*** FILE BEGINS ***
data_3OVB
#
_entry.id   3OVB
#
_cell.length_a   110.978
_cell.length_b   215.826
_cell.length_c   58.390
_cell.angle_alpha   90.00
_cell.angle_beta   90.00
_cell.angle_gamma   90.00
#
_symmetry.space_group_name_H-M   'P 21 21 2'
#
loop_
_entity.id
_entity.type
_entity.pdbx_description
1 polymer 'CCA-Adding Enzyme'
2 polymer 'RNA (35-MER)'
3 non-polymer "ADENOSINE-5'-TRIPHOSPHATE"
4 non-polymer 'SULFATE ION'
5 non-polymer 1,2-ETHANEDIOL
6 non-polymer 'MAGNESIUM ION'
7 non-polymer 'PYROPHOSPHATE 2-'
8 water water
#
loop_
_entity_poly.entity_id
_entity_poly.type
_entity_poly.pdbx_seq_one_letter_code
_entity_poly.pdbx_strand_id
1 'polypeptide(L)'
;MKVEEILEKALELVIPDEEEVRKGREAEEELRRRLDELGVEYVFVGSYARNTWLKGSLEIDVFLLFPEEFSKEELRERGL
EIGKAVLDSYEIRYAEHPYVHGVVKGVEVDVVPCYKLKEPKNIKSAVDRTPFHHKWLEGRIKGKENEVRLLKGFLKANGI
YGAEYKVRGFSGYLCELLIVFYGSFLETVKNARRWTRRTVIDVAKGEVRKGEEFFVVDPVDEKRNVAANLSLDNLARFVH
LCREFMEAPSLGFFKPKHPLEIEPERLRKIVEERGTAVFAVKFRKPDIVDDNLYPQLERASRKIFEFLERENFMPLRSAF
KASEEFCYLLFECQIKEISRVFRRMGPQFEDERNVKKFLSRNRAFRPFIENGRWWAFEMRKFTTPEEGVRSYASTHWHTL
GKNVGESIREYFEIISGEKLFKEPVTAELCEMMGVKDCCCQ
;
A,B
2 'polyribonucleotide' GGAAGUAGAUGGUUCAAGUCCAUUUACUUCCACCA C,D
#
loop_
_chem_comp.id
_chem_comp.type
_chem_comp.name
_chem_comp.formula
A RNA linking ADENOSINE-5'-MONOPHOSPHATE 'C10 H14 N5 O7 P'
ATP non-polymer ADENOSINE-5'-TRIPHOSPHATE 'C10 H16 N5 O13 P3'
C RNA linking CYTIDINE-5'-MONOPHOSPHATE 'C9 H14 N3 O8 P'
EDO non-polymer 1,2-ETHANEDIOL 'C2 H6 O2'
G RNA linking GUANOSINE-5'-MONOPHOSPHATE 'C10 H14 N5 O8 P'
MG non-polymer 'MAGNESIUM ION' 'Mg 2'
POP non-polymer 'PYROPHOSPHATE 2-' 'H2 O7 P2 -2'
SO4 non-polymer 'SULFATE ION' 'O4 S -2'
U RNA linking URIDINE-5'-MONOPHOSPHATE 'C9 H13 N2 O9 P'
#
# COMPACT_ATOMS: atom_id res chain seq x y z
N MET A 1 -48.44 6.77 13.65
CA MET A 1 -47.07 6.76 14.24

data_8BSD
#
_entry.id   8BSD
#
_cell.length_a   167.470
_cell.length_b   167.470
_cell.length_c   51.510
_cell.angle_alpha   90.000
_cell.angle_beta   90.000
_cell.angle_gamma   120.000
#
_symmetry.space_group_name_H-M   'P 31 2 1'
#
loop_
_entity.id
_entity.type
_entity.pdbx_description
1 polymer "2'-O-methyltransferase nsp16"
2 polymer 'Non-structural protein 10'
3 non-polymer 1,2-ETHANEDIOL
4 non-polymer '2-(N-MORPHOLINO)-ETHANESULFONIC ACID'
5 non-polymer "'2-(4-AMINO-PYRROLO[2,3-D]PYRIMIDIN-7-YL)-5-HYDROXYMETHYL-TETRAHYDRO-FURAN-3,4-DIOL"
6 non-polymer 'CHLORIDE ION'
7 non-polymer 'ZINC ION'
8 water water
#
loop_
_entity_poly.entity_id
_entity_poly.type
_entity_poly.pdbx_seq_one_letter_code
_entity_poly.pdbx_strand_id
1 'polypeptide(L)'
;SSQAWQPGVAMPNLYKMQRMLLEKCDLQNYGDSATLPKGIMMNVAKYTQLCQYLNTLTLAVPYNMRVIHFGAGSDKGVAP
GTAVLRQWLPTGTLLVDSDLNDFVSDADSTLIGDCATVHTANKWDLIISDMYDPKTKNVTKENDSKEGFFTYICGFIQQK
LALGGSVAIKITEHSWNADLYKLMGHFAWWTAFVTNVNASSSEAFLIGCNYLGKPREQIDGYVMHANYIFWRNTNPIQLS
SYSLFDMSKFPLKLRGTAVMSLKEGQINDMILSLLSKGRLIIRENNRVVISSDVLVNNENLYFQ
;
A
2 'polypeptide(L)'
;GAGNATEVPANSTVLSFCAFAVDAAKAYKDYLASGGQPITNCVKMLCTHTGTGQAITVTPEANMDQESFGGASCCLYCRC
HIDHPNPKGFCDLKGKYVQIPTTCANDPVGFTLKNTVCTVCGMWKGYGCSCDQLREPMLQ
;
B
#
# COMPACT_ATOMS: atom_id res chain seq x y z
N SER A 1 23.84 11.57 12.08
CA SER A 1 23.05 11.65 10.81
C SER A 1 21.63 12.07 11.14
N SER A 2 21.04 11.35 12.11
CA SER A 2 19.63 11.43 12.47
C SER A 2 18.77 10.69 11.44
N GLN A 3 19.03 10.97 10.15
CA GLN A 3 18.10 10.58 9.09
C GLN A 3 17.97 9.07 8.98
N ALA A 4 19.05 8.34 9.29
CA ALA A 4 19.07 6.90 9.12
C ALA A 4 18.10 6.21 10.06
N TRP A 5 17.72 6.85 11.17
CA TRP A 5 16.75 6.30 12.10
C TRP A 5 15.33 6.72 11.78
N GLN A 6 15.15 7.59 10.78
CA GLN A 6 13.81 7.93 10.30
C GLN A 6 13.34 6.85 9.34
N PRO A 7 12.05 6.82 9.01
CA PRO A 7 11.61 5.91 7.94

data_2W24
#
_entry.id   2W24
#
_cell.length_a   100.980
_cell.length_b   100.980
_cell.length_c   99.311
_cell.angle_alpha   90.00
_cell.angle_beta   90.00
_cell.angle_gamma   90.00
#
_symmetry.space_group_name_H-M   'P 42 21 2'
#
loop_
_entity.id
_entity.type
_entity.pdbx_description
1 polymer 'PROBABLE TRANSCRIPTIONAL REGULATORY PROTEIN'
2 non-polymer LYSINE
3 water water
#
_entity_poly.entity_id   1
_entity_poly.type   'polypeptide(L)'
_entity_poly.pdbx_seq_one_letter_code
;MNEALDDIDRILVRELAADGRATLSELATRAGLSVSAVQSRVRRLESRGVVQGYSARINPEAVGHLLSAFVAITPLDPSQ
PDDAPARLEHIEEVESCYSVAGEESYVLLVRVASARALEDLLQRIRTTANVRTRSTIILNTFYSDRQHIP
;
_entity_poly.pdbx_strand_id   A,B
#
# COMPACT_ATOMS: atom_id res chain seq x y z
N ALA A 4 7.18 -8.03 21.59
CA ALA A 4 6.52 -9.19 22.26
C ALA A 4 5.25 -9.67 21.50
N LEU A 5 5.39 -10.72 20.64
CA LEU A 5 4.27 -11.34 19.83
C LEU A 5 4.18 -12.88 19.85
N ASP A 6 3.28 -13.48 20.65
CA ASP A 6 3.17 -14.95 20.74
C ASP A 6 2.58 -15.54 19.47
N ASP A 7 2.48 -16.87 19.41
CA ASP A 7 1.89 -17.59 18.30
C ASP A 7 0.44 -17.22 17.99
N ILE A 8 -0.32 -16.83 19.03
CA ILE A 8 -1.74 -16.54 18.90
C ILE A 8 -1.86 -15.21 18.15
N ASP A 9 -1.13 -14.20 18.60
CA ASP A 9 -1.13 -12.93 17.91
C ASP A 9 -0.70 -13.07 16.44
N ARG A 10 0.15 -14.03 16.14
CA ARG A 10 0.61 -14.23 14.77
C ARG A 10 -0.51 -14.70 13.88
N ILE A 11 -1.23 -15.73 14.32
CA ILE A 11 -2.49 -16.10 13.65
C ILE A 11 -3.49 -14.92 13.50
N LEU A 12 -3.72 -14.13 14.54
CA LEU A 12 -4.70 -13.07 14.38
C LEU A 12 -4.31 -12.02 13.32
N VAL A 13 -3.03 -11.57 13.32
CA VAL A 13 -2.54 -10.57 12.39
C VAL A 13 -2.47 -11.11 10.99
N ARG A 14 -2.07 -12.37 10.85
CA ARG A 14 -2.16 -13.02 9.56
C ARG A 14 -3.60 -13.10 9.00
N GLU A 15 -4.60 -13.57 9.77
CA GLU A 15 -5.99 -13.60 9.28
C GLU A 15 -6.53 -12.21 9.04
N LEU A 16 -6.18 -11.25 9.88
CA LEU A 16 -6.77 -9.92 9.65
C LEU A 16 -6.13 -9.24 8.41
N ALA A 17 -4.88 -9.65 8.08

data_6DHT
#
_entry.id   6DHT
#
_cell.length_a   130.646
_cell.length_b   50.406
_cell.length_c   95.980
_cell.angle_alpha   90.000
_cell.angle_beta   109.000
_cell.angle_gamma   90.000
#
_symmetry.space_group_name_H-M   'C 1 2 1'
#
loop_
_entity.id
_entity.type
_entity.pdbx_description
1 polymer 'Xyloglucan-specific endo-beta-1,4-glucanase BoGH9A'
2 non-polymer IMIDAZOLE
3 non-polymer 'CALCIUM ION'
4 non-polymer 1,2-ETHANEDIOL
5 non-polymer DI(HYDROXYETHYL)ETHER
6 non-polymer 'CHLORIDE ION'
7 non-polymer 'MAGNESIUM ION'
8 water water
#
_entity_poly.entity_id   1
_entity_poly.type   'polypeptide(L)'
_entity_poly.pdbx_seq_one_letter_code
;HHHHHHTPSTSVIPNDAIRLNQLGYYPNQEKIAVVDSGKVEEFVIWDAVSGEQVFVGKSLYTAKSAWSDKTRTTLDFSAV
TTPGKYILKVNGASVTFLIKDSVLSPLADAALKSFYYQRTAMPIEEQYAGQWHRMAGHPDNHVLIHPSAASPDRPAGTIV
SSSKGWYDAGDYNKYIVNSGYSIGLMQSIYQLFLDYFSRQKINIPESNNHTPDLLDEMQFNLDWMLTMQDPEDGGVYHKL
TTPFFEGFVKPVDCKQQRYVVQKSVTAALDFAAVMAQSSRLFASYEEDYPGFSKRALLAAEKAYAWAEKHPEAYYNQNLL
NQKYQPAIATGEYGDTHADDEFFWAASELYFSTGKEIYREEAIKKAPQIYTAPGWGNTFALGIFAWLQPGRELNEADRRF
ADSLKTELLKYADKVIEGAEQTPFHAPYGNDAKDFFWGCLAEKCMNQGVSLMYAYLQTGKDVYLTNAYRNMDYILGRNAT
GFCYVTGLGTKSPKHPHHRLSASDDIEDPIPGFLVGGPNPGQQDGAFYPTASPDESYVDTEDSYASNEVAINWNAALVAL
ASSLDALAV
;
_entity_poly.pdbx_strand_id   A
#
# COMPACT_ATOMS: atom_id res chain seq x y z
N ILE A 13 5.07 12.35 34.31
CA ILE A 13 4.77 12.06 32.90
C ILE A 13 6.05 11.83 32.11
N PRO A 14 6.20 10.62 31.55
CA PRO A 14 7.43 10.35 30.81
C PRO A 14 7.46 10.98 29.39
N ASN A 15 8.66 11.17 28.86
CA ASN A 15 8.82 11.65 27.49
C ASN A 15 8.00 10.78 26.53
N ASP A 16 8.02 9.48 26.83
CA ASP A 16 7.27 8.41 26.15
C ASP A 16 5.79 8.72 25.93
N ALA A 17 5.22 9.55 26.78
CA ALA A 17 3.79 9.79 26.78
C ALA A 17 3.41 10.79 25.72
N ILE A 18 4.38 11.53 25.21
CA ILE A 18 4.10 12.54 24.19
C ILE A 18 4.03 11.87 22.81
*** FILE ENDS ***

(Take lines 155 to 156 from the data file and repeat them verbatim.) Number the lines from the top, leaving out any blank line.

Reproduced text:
# COMPACT_ATOMS: atom_id res chain seq x y z
N ALA A 4 7.18 -8.03 21.59